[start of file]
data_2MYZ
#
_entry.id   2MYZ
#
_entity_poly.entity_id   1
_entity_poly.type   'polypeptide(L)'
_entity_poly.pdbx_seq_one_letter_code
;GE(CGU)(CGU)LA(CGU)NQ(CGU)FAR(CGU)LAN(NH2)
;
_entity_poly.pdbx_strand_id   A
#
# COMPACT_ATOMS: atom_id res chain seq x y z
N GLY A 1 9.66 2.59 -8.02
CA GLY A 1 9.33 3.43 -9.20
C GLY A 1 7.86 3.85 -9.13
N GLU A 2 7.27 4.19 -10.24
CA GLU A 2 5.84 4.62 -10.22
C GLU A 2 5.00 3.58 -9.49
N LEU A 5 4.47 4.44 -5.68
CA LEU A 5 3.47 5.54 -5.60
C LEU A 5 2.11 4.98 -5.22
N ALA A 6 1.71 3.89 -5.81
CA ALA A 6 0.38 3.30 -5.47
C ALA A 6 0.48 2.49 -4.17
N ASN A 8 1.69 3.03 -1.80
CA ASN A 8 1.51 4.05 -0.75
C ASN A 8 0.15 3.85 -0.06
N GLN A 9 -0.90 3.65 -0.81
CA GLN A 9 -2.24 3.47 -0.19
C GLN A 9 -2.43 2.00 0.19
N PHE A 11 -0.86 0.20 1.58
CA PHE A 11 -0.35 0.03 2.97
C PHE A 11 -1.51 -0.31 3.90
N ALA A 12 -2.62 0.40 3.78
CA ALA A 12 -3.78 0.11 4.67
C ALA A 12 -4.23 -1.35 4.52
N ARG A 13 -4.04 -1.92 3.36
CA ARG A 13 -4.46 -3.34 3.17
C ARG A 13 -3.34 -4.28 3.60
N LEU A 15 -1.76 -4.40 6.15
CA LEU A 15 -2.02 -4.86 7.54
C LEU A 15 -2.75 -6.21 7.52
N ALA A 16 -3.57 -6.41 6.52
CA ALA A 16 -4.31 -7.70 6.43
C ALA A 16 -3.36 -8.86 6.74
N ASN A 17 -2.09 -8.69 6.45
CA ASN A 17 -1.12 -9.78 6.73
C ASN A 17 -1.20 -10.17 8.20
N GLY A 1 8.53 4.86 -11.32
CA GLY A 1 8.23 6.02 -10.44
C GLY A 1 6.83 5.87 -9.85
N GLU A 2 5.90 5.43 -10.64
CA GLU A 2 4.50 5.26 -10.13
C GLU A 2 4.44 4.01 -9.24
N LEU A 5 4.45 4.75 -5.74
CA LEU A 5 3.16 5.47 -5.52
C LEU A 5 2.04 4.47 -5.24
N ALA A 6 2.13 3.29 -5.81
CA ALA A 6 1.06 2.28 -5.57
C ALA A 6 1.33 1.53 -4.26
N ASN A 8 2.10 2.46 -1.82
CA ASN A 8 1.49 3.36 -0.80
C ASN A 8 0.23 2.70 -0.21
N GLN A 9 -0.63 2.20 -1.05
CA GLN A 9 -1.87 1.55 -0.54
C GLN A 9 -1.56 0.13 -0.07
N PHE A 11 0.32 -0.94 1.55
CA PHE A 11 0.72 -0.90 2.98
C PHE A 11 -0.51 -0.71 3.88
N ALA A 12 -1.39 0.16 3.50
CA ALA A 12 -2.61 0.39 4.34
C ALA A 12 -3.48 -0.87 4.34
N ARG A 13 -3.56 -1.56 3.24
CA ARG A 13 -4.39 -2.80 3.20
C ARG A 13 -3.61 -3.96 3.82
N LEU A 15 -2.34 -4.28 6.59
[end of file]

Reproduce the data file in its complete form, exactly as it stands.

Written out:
data_2MYZ
#
_entry.id   2MYZ
#
_entity_poly.entity_id   1
_entity_poly.type   'polypeptide(L)'
_entity_poly.pdbx_seq_one_letter_code
;GE(CGU)(CGU)LA(CGU)NQ(CGU)FAR(CGU)LAN(NH2)
;
_entity_poly.pdbx_strand_id   A
#
# COMPACT_ATOMS: atom_id res chain seq x y z
N GLY A 1 9.66 2.59 -8.02
CA GLY A 1 9.33 3.43 -9.20
C GLY A 1 7.86 3.85 -9.13
N GLU A 2 7.27 4.19 -10.24
CA GLU A 2 5.84 4.62 -10.22
C GLU A 2 5.00 3.58 -9.49
N LEU A 5 4.47 4.44 -5.68
CA LEU A 5 3.47 5.54 -5.60
C LEU A 5 2.11 4.98 -5.22
N ALA A 6 1.71 3.89 -5.81
CA ALA A 6 0.38 3.30 -5.47
C ALA A 6 0.48 2.49 -4.17
N ASN A 8 1.69 3.03 -1.80
CA ASN A 8 1.51 4.05 -0.75
C ASN A 8 0.15 3.85 -0.06
N GLN A 9 -0.90 3.65 -0.81
CA GLN A 9 -2.24 3.47 -0.19
C GLN A 9 -2.43 2.00 0.19
N PHE A 11 -0.86 0.20 1.58
CA PHE A 11 -0.35 0.03 2.97
C PHE A 11 -1.51 -0.31 3.90
N ALA A 12 -2.62 0.40 3.78
CA ALA A 12 -3.78 0.11 4.67
C ALA A 12 -4.23 -1.35 4.52
N ARG A 13 -4.04 -1.92 3.36
CA ARG A 13 -4.46 -3.34 3.17
C ARG A 13 -3.34 -4.28 3.60
N LEU A 15 -1.76 -4.40 6.15
CA LEU A 15 -2.02 -4.86 7.54
C LEU A 15 -2.75 -6.21 7.52
N ALA A 16 -3.57 -6.41 6.52
CA ALA A 16 -4.31 -7.70 6.43
C ALA A 16 -3.36 -8.86 6.74
N ASN A 17 -2.09 -8.69 6.45
CA ASN A 17 -1.12 -9.78 6.73
C ASN A 17 -1.20 -10.17 8.20
N GLY A 1 8.53 4.86 -11.32
CA GLY A 1 8.23 6.02 -10.44
C GLY A 1 6.83 5.87 -9.85
N GLU A 2 5.90 5.43 -10.64
CA GLU A 2 4.50 5.26 -10.13
C GLU A 2 4.44 4.01 -9.24
N LEU A 5 4.45 4.75 -5.74
CA LEU A 5 3.16 5.47 -5.52
C LEU A 5 2.04 4.47 -5.24
N ALA A 6 2.13 3.29 -5.81
CA ALA A 6 1.06 2.28 -5.57
C ALA A 6 1.33 1.53 -4.26
N ASN A 8 2.10 2.46 -1.82
CA ASN A 8 1.49 3.36 -0.80
C ASN A 8 0.23 2.70 -0.21
N GLN A 9 -0.63 2.20 -1.05
CA GLN A 9 -1.87 1.55 -0.54
C GLN A 9 -1.56 0.13 -0.07
N PHE A 11 0.32 -0.94 1.55
CA PHE A 11 0.72 -0.90 2.98
C PHE A 11 -0.51 -0.71 3.88
N ALA A 12 -1.39 0.16 3.50
CA ALA A 12 -2.61 0.39 4.34
C ALA A 12 -3.48 -0.87 4.34
N ARG A 13 -3.56 -1.56 3.24
CA ARG A 13 -4.39 -2.80 3.20
C ARG A 13 -3.61 -3.96 3.82
N LEU A 15 -2.34 -4.28 6.59